We’re interested in any feedback on the accuracy of the metadata lookup feature, especially if you find things that are horribly wrong/broken.

Making sense of it all with artist corrections

So based on all this fingerprint data, we have a new artist alias list. We’re not doing any auto-corrections until we’re sure how sure we are, but in the meantime if you stumble across an artist page that has potential corrections, you are given a chance to vote on the correct one:

You will only see this if you are logged in.

This basic voting system will help us evaluate how good the current data set is. We have a track dataset too, but let’s start with artists and see how it goes.

The Guns N’ Roses Issue

Back in December I used Guns N’ Roses to illustrate the metadata problem by asking:

  • Just how many ways to write “Guns N’ Roses – Knockin’ on Heaven’s Door” are there?

We still don’t have a concrete answer for that question, but here are the Top 100 ways to write: Guns N’ Roses – Knockin’ on Heaven’s Door

And just for fun, here are some of the artist names used on Guns N’ Roses MP3s in descending order of popularity – yes people really do mistag things this badly :)

What the future holds

Fixing up music metadata remains a hot topic for us this year, there is plenty more to come:

  • Disambiguation to properly display the nine different artists that all have the name: Mono.
  • Correct data displayed when scrobbling, even if your tags suck.
  • Maybe the ability to correct your crappy tags, if it’s accurate enough, and there is demand for it.
  • Return other identifiers from fingerprints, such as Musicbrainz IDs and Discogs URLs.
  • Consolidate the stats on Last.fm so that Artist top tracks, and ultimately user charts and all other charts are corrected.
  • Implicitly improve Last.fm recommendations and radio due to less noise in the data.
  • More formal collaboration with other music metadata crusaders.


If you are using the official Last.fm software, every time you play a track you are contributing to the metadata cleanup effort by scrobbling and fingerprinting what you play.

In the meantime, we are working to refine the data, and will publish updated artist corrections, track corrections and some analysis of the feedback we receive from this round of voting soon.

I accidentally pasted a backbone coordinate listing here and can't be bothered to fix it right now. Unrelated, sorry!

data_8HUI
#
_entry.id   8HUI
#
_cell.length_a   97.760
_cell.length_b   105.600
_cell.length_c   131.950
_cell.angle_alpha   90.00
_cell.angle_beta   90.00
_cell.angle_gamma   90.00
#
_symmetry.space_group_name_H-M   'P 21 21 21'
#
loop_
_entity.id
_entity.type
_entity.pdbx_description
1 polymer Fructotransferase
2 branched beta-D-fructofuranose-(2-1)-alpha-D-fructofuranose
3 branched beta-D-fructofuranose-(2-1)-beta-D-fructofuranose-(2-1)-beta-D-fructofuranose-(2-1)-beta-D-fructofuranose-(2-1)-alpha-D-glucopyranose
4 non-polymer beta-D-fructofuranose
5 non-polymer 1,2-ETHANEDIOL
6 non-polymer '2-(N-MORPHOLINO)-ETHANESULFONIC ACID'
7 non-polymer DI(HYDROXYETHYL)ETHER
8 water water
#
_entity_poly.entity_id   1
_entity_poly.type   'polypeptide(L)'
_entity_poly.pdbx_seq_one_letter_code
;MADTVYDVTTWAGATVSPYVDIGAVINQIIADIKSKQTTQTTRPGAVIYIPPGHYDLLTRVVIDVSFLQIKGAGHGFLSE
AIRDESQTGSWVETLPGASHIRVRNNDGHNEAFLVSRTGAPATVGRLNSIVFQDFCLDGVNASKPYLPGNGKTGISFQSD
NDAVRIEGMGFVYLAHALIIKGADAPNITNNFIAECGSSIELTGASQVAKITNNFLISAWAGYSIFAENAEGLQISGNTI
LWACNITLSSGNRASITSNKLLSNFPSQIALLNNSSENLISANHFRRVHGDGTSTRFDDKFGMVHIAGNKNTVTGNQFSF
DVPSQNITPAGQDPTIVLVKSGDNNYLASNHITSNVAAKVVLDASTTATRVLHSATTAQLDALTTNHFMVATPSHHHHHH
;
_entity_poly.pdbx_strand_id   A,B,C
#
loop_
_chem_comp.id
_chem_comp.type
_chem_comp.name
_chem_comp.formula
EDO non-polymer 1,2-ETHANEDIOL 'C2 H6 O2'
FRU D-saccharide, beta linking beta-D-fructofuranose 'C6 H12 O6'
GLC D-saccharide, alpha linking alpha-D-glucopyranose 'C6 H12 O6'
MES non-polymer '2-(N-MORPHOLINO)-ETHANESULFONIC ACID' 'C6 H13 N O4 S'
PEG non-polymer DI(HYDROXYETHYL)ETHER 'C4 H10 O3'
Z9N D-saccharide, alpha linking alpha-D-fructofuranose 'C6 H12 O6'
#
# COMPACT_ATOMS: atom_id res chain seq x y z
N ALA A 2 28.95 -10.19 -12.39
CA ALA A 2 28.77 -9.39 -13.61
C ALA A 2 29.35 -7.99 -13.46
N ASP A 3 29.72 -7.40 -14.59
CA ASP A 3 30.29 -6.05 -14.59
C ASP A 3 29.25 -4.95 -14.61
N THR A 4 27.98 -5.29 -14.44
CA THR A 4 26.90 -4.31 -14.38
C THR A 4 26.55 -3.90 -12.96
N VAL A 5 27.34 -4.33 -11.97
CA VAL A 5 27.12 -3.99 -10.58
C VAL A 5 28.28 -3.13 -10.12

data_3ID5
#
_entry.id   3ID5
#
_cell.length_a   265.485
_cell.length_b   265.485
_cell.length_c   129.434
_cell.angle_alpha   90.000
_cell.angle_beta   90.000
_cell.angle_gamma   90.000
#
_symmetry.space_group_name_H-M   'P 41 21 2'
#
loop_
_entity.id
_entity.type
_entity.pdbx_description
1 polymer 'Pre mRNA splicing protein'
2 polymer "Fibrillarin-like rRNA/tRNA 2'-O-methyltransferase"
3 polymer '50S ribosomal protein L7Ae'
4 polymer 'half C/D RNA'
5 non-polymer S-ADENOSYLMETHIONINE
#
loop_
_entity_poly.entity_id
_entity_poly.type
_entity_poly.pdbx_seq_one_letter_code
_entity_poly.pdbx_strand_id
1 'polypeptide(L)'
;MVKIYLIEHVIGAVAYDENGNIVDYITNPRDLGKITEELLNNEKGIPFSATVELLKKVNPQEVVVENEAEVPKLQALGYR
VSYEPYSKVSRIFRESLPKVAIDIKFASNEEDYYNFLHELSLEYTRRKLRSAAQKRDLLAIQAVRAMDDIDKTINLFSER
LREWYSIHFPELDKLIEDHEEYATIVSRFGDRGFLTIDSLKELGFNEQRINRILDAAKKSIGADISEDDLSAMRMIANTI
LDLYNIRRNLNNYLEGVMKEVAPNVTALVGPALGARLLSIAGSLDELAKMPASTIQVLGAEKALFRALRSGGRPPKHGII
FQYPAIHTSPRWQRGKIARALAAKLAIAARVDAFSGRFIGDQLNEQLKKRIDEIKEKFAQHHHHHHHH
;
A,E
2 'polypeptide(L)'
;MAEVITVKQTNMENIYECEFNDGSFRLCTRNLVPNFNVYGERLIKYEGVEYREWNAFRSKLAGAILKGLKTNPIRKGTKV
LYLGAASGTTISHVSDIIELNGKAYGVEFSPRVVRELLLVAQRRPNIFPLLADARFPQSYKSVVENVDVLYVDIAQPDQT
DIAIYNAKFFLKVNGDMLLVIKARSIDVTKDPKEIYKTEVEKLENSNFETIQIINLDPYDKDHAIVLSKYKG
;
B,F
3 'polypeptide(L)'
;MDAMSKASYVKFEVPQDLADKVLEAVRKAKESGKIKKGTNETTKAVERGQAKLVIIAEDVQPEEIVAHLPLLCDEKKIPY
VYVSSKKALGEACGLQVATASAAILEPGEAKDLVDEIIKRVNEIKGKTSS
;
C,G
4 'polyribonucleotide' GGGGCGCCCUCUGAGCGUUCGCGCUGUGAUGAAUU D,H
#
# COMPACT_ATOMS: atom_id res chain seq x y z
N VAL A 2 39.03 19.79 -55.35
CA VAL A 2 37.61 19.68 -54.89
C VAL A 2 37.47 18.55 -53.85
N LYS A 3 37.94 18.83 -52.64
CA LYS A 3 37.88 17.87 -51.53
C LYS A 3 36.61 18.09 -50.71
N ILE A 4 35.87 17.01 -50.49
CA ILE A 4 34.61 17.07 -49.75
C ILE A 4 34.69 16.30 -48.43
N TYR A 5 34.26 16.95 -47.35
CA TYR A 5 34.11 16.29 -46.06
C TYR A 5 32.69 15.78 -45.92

Listeners, Leopard, Lookups, and Lots More

Wednesday, 31 October 2007
by rj
filed under Announcements and Code
Comments: 44

Although I feel bad pushing the Shaggy Bigs Up Last.fm video further down the page (sorry Muz), here is an update on recent releases in case you missed them:

Last.fm on OS X Leopard (beta)

Max has posted a build of the Last.fm software which supposedly plays nice with Leopard, see this forum thread for the download link. Feedback appreciated from Leopard users (in that thread please!) so we can ‘officially’ release a Leopard build.

Listeners update: Just Listened

The ‘listeners’ section on artist/album/track pages now includes a healthy mix of people who are currently online and have just listened to the item in question. This makes for some interesting exploration.

Just Listened Example


If you’re worried about your ex-girlfriend stalking your profile to see when you’re online (you know who you are), then you can opt-out of realtime features from your privacy settings.


Norman has published a command-line fingerprint client which also returns some basic metadata, if we can identify the song.

The next fingerprint milestone will be releasing a build of the Last.fm software that can fingerprint songs (expected in a couple of weeks time). Soon after that we’ll have enough data to publish the proper webservice, so it will be possible to give the fingerprint service a good work-out.

Needless to say we are all extremely excited at the prospect of finally fixing up the plethora of badly spelt artist and track titles on Last.fm.

Wiki Fact Tags

Artist wikis now support a few special ‘fact tags’ which allow you to markup certain important facts in artist biographies. This makes the facts easily extractable, hopefully without spoiling the readability whilst editing a wiki.

Example: Radiohead were formed in [placeformed]Oxfordshire, UK[/placeformed] in [yearformed]1986[/yearformed]….etc

Fact Tags Example

See more Artist Wiki Fact-tag examples

Admittedly we’re not doing anything especially interesting with this data yet apart from displaying it on the biography page – but the mad-scientist department at Last.fm is itching to start adding this data into the mix to improve recommendations and radio.

One more thing…

We had a flood in the office :(

Another one more thing…

Jonty & Steve have started to test their brains an extra bit each day while at the same time having some much needed looking-away-from-your-monitors time by playing relaxing games of Go. You can see the outcome of this on the live GoCam in the right sidebar here on the blog.

The GoCam

Ivy Subversion Resolver code set free

Wednesday, 24 October 2007
by adrian
filed under Code and About Us
Comments: 6

This one is for all the Java geeks out there…

You may or may not know that a lot of the backend data processing at Last.fm (e.g. chart generation, listening pattern analysis) is done by applications we write in Java. Like many other Java users we also use Ant to build our software. Recently we have incorporated Ivy into our build process to help us manage the dependencies between our projects and any third party libraries that we use (incidentally, Ivy has just graduated to an official Ant subproject so it is moving from strength to strength). This went smoothly until we ran into a limitation of Ivy that prevented us from using Subversion as a dependency repository as this isn’t supported out of the box. Fortunately Ivy has been architected in such a way that it is very extensible so we coded up our own Ivy Subversion Resolver and gave it the oh-so catchy name “Ivy-svn” (a name only a geek could love).

Anyway, the point of all this is that we found this really useful and decided not to keep this to ourselves but to share the fruits of our labour (and the code) under the Apache license. If this sounds like something for you, head on over to the Audioscrobbler development site at:


to find out more. If you do end up using it and have feedback or issues, we’d love to hear from you.